• Round metal fuel container weighing only a few ounces, often just 1 ounce. (Imagine a cut-off soft-drink can.) Different versions have double walls, a top with a chimney, holes punched in the sides to create a ring of flames like a gas stove. The more “designed” the heavier it’s likely to be. I chose this one because it’s just about the simplest version available.
  • Fuel to put into the container. Denatured alcohol (toxic to drink!), methanol (also toxic – sold as anti-freeze), ethanol. Fuels are readily found at sporting goods stores, Walmart, auto supply stores.
  • Way to light the fuel.
  • Stand to hold cup or pot above the flame. Again, my example has a companion stand that comes as part of the package.

Alcohol stoves are simple. Because they are so small and lightweight, you have to be careful not to tip them over, and you have to watch out for spilled fuel. You may need to shelter your stove from the wind. And you have to have the right size cup or pot to fit over the stove.

The key: even the simplest alcohol stoves can boil water in 5-6 minutes, enough to make hot drinks or soup for 1-2 people.

I really like the idea of something compact, light, and simple to operate in an emergency. You can actually build your own out of soda cans! (Great 3-minute video: https://youtu.be/wdGu_0eJr3k You’ll see an ad before the video starts, of course.) Or, you can buy a stove. Many are less than $20!

The stove shown above costs around $20. For about $10 more you can get the Vargo Triad, shown below. It’s made of titanium, with folding arms and legs that double as pot supports and anchors. This stove burns more than one kind of fuel. It also gets the best ratings on a variety of review sites.

Vargo Triad Multi-Fuel Stove

Either of these two small stoves would make a great gift for a scout, a camper, or someone putting together a (better!) survival kit for the car!

Wood-burning stoves for cooking in an emergency

If you’ll be outdoors in at least a semi-wilderness setting, with fuel sources available, having a wood-burning camping stove makes lots of sense. No storing of fuels, no worrying about leaks.

Like the alcohol stoves, wood-burning camp stoves are very simple. Imagine a coffee can with some holes punched in it to let grasses or sticks and air in, and smoke out.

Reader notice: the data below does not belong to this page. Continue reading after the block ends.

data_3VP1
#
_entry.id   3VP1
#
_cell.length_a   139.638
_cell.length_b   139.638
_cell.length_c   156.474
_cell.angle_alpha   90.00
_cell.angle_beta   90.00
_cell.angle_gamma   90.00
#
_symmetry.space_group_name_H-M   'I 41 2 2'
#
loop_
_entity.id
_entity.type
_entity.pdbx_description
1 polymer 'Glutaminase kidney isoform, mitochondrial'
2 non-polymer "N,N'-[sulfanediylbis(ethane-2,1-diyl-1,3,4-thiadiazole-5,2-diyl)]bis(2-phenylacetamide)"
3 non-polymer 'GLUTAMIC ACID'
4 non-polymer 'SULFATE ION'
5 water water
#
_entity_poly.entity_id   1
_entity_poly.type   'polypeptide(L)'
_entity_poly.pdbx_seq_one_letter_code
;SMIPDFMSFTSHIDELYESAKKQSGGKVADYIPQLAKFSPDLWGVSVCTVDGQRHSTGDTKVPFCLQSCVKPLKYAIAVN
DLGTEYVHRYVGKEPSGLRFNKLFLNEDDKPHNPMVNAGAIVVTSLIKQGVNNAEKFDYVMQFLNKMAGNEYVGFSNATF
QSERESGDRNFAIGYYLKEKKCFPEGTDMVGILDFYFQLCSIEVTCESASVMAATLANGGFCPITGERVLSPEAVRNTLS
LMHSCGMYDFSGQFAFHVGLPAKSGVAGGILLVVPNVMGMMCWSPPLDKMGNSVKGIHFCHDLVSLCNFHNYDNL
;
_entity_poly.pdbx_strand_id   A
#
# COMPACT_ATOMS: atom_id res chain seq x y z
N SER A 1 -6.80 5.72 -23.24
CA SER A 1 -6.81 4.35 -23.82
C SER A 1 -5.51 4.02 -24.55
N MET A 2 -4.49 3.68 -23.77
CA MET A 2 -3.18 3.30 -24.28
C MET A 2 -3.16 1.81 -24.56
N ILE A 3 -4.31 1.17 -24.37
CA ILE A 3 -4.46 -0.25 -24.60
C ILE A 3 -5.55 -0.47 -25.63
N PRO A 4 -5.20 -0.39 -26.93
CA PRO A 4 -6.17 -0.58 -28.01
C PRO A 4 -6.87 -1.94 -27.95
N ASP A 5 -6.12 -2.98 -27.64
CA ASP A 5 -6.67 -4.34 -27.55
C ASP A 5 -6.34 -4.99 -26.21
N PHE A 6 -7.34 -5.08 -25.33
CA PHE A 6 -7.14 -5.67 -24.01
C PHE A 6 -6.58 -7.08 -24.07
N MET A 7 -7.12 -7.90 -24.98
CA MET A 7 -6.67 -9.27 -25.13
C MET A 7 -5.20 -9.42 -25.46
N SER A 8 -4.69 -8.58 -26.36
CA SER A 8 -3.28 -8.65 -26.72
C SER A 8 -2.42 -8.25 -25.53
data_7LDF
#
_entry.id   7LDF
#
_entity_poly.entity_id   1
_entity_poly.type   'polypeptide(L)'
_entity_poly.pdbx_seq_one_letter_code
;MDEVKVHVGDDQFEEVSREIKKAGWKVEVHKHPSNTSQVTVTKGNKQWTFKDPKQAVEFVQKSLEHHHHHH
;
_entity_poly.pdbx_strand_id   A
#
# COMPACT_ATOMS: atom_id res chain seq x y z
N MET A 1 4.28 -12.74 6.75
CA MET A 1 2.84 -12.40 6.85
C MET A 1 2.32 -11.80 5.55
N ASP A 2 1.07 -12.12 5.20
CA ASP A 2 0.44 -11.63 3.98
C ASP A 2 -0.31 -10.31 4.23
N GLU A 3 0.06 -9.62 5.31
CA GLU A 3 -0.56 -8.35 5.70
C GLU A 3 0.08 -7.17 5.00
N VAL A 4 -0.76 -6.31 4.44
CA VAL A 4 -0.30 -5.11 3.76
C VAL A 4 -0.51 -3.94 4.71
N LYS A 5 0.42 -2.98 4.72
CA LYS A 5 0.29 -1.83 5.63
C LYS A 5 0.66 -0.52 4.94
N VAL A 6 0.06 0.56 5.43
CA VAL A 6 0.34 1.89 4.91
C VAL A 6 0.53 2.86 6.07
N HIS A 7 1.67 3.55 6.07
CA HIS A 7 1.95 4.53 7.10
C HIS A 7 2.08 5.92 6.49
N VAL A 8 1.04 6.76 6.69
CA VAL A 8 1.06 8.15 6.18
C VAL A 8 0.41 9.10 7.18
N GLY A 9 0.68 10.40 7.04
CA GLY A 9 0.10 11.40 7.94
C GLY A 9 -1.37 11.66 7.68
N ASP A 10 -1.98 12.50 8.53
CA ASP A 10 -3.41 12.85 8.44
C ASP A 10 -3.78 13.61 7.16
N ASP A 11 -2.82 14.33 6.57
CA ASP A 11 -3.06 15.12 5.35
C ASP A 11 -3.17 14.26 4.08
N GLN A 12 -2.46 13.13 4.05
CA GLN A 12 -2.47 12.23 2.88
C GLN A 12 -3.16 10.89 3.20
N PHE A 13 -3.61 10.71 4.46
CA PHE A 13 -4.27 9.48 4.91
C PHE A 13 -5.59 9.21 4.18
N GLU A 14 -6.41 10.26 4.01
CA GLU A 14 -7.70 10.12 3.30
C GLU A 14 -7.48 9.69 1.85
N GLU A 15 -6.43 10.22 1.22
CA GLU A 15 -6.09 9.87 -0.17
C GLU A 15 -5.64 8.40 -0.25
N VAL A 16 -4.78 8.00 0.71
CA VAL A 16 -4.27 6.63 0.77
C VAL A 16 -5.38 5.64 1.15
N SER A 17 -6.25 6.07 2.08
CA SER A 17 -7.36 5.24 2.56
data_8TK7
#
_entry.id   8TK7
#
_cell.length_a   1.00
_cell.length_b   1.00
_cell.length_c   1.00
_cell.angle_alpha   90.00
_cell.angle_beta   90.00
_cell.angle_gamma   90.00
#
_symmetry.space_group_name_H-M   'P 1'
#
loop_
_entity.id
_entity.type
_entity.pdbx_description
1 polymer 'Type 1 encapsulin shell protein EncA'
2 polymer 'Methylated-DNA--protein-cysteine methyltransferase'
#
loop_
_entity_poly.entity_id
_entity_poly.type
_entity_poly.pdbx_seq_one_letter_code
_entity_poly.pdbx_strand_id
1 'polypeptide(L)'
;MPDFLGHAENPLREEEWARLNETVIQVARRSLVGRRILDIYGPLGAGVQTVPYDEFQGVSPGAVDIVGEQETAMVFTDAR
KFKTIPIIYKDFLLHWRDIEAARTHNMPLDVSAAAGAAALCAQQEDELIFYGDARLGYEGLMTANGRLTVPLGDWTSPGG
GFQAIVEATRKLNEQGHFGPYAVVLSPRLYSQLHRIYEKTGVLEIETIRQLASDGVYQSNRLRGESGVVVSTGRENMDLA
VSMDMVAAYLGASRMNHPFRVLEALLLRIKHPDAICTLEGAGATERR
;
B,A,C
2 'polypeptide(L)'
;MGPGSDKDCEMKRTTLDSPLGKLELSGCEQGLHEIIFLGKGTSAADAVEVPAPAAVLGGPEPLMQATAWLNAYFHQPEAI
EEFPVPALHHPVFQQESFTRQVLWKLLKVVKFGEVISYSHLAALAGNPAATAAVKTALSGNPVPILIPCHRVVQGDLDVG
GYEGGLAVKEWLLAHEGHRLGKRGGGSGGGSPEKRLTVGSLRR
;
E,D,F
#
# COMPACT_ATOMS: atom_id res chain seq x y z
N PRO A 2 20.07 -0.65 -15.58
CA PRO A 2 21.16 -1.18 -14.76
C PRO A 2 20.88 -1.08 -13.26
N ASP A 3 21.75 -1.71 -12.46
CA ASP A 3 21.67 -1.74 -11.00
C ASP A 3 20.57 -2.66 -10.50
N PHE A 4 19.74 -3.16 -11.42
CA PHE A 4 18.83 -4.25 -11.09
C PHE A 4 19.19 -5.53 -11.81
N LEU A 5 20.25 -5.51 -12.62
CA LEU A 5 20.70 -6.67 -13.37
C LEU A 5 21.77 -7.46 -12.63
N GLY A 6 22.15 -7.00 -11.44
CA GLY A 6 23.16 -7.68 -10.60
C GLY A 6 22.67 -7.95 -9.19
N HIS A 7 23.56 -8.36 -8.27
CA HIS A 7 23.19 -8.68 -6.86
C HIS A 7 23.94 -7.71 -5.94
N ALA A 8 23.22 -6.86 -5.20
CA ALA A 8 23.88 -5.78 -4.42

Like the alcohol stoves, these stoves also have ONE burner. You will be using ONE pot. Experts seem to be able to boil, fry and even bake – all on one burner. If you have a larger group, you may need more than one stove or take another look at the classic Coleman two- or three-burner box later on in this article.

I picked the wood-burning stove below because it got very high reviews from users. It’s meant to burn twigs, leaves, grass, etc., but can also burn alcohol. Easily add fuel, and air holes around the bottom keep the fire burning hot. I’d get some special camping ware to go with this stove to be sure everything fits and balances securely.

TOMSHOO Camping Stove Camp Wood Stove Portable Foldable Stainless Steel Burning Backpacking Stove for Outdoor Hiking Picnic BBQ-Upgraded Version

Cooking with classic camp stoves in a disaster

I pulled out our camp stoves. We have two of them, collected over the years. The pictures with dark backgrounds aren’t links – they are from my own camera!

Three burner camp stove

This shows our trusty Coleman stove. It’s a three-burner which makes it really convenient. You can see how my own everyday small pot fits on the stove; with those three burners, we can use a large frying pan or even a griddle. Sometimes adjusting the flame takes some careful effort.

Here’s a link to the current Coleman 2-burner. (Maybe 3 burners are out of style?) It comes in other colors, too, but I wanted to show you a classic Coleman.

Coleman Gas Camping Stove | Triton+ Propane Stove, 2 Burner